Pan’s Labyrinth (2006) dir. Guillermo Del Toro
Starring: Ivana Baquero, Sergi López, Maribel Verdú
Guillermo Del Toro’s film luscious and alluring gothic masterpiece is the pinnacle of fantasy filmmaking. It was sad to watch the disappointment on Del Toro’s face when “Lives of Others” was read out as the (albeit deserving) winner of the Best Foreign Language film Oscar last year. But it will take nothing away from "Pan's Labyrinth", which will remain a special film for a long time to come.
Where do I start praising this film? It’s the equivalent of a classic Grim’s fairytale – a fantastical story rooted in the reality of Earth. But like the Brother’s Grim, Del Toro sets his story in the darkest of places – in the desolate and dark forests of the Spanish countryside. It’s also WWII, a time of Fascist tyranny when the military exercised power with maximum cruelty.
Del Toro’s Red Riding Hood is Ofelia, a child who has arrived with her pregnant and widowed mother to live at an army barracks with her new stepfather Vidal (of course step-parents were frequently the evil monsters in Grim’s tales as well). Outside in the woods, Ofelia discovers an abandoned hedge maze which leads to a door to another world. From this world, a centaur-beast emerges and proclaims Ofelia to be the lost Princess of their land who has come back to reclaim her kingdom. Ofelia undergoes a series of tasks to prove she is the true successor.
Oflelia’s fantasy adventures distract her from the evil presided over by her stepfather, Capt Vidal (Sergi Lopez). Vidal strives to hunt down the scattered rebels who fight for freedom and subvert the Fascist authorities. One of whom is the secret boyfriend of Ofelia’s confidant Mercedes, the lowly cook who sabotages Vidal from within. When Ofelia’s brother is born, she realizes the danger he will face being in the care of his sadistic new father. Ofelia’s courage allows her to save her brother and reclaim her crown as the Queen of the subterranean world.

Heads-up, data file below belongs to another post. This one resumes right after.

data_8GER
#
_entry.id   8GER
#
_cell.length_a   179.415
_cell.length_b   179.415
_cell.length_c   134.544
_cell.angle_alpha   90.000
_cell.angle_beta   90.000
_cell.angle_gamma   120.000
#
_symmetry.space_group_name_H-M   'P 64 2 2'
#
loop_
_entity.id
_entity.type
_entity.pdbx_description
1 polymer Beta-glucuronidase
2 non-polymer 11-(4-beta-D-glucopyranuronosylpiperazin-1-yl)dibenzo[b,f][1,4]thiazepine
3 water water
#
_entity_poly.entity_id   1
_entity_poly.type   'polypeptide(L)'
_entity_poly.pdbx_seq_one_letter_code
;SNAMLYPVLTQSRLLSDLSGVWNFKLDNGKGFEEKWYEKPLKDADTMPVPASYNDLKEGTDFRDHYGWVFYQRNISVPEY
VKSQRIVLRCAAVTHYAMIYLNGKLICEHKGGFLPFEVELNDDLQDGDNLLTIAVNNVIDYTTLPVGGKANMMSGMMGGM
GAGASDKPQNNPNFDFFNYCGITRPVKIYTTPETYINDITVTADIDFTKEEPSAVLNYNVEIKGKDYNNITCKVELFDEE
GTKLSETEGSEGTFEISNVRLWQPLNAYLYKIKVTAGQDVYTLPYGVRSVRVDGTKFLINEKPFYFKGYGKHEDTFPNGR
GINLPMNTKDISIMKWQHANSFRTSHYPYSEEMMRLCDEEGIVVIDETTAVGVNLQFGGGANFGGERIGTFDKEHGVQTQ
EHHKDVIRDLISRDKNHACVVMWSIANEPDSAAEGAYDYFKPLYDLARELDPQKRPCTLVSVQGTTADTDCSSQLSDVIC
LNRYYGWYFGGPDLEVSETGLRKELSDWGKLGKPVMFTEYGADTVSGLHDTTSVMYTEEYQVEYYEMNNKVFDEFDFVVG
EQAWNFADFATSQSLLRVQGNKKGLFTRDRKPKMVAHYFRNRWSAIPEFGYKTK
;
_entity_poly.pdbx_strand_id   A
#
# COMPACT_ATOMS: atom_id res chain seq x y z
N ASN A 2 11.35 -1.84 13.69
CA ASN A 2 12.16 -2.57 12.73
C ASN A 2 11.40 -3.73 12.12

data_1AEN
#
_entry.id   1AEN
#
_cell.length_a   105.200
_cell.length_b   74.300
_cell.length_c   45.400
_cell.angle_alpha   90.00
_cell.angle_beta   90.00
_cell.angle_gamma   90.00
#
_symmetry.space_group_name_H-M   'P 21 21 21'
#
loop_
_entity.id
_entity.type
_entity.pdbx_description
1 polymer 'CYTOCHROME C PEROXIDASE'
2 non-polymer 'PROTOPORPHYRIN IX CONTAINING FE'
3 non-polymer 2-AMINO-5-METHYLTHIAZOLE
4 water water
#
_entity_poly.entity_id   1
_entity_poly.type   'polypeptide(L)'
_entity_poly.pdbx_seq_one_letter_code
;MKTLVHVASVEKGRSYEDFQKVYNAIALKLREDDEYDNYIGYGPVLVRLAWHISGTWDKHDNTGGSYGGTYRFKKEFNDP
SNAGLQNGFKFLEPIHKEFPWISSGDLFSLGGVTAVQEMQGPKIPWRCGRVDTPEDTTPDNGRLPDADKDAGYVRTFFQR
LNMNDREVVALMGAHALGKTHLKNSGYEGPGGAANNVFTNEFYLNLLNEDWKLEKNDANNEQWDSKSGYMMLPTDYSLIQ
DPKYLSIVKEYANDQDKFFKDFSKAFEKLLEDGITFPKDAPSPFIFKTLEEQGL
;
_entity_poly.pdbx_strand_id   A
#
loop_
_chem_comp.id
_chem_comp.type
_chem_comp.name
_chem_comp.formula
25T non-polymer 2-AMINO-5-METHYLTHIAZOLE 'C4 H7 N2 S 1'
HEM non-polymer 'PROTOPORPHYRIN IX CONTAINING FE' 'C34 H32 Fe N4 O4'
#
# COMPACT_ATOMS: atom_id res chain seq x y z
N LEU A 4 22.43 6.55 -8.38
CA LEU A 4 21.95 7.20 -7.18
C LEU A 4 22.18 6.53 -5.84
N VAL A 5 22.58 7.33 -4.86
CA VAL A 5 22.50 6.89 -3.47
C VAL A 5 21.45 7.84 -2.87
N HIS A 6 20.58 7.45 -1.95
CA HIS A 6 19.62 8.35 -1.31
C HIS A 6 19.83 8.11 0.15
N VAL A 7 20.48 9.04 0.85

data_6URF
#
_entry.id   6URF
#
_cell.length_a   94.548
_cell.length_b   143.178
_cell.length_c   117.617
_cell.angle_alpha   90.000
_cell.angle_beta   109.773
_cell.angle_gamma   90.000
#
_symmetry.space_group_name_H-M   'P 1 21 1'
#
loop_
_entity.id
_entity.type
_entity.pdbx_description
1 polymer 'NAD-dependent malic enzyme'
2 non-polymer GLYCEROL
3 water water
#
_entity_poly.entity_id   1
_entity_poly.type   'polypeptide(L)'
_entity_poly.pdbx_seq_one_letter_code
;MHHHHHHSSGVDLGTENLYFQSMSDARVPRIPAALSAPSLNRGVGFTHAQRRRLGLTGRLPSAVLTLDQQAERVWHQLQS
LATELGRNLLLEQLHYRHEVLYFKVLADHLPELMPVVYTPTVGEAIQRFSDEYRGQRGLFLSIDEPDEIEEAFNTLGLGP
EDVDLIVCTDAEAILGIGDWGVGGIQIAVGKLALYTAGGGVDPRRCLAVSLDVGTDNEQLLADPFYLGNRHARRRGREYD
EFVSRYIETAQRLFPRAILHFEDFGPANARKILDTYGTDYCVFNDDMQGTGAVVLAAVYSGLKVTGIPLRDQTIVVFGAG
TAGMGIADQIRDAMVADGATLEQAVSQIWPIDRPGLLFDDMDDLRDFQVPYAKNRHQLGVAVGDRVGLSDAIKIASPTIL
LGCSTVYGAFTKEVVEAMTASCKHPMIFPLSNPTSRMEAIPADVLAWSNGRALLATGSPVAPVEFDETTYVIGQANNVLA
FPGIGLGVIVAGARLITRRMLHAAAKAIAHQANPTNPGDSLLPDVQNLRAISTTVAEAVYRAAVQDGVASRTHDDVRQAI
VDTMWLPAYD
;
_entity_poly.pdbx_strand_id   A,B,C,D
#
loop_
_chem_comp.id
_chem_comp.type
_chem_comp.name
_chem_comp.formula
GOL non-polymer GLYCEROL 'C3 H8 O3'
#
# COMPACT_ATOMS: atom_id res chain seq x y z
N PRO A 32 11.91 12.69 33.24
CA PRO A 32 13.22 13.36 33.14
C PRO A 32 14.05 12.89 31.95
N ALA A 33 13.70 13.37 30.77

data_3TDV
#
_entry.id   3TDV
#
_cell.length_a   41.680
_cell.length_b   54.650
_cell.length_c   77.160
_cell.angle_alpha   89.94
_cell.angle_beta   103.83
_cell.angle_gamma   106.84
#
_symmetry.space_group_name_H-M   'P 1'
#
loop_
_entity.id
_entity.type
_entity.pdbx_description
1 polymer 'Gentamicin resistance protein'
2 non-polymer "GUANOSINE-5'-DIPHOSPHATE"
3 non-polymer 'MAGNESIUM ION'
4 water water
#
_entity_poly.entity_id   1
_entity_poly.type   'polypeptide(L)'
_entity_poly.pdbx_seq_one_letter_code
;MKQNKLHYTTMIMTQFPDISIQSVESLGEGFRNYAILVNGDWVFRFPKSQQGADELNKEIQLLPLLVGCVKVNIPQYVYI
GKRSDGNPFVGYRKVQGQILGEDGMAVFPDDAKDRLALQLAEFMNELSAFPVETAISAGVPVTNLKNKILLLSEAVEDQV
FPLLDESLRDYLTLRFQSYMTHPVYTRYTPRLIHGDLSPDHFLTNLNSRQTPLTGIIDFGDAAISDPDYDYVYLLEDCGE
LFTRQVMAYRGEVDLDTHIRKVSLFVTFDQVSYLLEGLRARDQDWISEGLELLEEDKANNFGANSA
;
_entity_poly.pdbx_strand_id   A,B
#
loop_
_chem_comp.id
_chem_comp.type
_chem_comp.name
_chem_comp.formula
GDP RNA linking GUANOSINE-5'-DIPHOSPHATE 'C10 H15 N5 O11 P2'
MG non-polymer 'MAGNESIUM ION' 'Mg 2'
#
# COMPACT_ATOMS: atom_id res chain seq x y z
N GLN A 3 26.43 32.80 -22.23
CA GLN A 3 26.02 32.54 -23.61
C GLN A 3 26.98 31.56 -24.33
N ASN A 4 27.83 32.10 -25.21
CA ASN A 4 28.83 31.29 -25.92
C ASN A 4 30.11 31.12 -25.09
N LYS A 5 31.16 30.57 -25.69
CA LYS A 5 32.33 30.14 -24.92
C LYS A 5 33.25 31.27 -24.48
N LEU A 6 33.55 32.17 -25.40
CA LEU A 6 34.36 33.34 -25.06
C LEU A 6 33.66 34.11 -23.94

Del Toro’s skills as writer should not be overlooked. Del Toro juggles several storylines and subplots with accurate skill. His screenplay is near-perfect. It's a classically structured screenplay – something that could be workshopped in a Robert McKee course. Mercedes’ plotline involving her boyfriend and the situations she puts herself in to save the day become more dangerous as the film progresses. The stakes are at its highest when she’s placed in the Vidal’s evil torture room (which is perfectly set up and paid off in the third act). The third act also merges the two main storylines when Ofelia is chased by her stepfather into the Labyrinth – thus merging her fantasy world with the real world.
The heartbreaking finale is worthy of the Grim’s influence. The manner in which Ofelia enters the fantasy world is a risky decision for Del Toro – something which few Hollywood blockbusters would be brave enough to do. But it’s what raises his film above Narnia, Potter, and in my personal opinion, LOTR.
In perhaps the most fan-appreciative follow up to this critically-acclaimed masterpiece Del Toro has unpretentiously jumped back into genre, with a sequel to “Hellboy”. And after that according to the IMDB he'll complete his Spanish Civil War trilogy with a ghost story entitled "3993". Enjoy.